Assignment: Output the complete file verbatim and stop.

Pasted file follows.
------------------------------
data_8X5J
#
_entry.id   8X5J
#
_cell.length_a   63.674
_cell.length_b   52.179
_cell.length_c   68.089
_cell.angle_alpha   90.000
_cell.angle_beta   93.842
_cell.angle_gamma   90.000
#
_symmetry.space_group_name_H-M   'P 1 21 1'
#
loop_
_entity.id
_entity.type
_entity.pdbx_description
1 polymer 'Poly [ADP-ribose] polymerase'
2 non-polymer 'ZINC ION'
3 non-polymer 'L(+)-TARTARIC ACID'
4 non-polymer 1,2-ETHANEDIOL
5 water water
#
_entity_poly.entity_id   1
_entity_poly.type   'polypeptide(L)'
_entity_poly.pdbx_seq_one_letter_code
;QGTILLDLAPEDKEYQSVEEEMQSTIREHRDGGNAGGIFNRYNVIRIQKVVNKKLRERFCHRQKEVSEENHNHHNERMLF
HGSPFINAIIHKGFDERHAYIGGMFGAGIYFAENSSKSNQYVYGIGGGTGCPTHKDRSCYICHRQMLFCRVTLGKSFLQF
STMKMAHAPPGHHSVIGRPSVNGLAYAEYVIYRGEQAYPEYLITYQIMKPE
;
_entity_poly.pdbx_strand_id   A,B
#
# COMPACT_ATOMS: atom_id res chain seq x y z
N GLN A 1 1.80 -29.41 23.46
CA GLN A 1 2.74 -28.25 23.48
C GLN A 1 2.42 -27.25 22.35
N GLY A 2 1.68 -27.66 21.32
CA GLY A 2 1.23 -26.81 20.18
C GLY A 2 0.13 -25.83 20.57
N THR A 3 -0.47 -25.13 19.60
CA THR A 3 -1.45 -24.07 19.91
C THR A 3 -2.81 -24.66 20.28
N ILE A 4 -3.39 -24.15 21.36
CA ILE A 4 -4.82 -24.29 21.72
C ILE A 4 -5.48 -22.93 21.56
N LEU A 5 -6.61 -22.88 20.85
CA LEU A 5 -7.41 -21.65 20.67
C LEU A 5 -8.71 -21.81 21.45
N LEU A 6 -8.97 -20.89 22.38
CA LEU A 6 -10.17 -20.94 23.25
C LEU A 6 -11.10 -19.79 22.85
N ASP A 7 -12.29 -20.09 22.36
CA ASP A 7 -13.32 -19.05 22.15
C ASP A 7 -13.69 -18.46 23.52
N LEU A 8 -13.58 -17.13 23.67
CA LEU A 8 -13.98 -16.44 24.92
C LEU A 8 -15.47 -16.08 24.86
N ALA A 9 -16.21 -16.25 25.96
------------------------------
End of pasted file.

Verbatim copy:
data_8X5J
#
_entry.id   8X5J
#
_cell.length_a   63.674
_cell.length_b   52.179
_cell.length_c   68.089
_cell.angle_alpha   90.000
_cell.angle_beta   93.842
_cell.angle_gamma   90.000
#
_symmetry.space_group_name_H-M   'P 1 21 1'
#
loop_
_entity.id
_entity.type
_entity.pdbx_description
1 polymer 'Poly [ADP-ribose] polymerase'
2 non-polymer 'ZINC ION'
3 non-polymer 'L(+)-TARTARIC ACID'
4 non-polymer 1,2-ETHANEDIOL
5 water water
#
_entity_poly.entity_id   1
_entity_poly.type   'polypeptide(L)'
_entity_poly.pdbx_seq_one_letter_code
;QGTILLDLAPEDKEYQSVEEEMQSTIREHRDGGNAGGIFNRYNVIRIQKVVNKKLRERFCHRQKEVSEENHNHHNERMLF
HGSPFINAIIHKGFDERHAYIGGMFGAGIYFAENSSKSNQYVYGIGGGTGCPTHKDRSCYICHRQMLFCRVTLGKSFLQF
STMKMAHAPPGHHSVIGRPSVNGLAYAEYVIYRGEQAYPEYLITYQIMKPE
;
_entity_poly.pdbx_strand_id   A,B
#
# COMPACT_ATOMS: atom_id res chain seq x y z
N GLN A 1 1.80 -29.41 23.46
CA GLN A 1 2.74 -28.25 23.48
C GLN A 1 2.42 -27.25 22.35
N GLY A 2 1.68 -27.66 21.32
CA GLY A 2 1.23 -26.81 20.18
C GLY A 2 0.13 -25.83 20.57
N THR A 3 -0.47 -25.13 19.60
CA THR A 3 -1.45 -24.07 19.91
C THR A 3 -2.81 -24.66 20.28
N ILE A 4 -3.39 -24.15 21.36
CA ILE A 4 -4.82 -24.29 21.72
C ILE A 4 -5.48 -22.93 21.56
N LEU A 5 -6.61 -22.88 20.85
CA LEU A 5 -7.41 -21.65 20.67
C LEU A 5 -8.71 -21.81 21.45
N LEU A 6 -8.97 -20.89 22.38
CA LEU A 6 -10.17 -20.94 23.25
C LEU A 6 -11.10 -19.79 22.85
N ASP A 7 -12.29 -20.09 22.36
CA ASP A 7 -13.32 -19.05 22.15
C ASP A 7 -13.69 -18.46 23.52
N LEU A 8 -13.58 -17.13 23.67
CA LEU A 8 -13.98 -16.44 24.92
C LEU A 8 -15.47 -16.08 24.86
N ALA A 9 -16.21 -16.25 25.96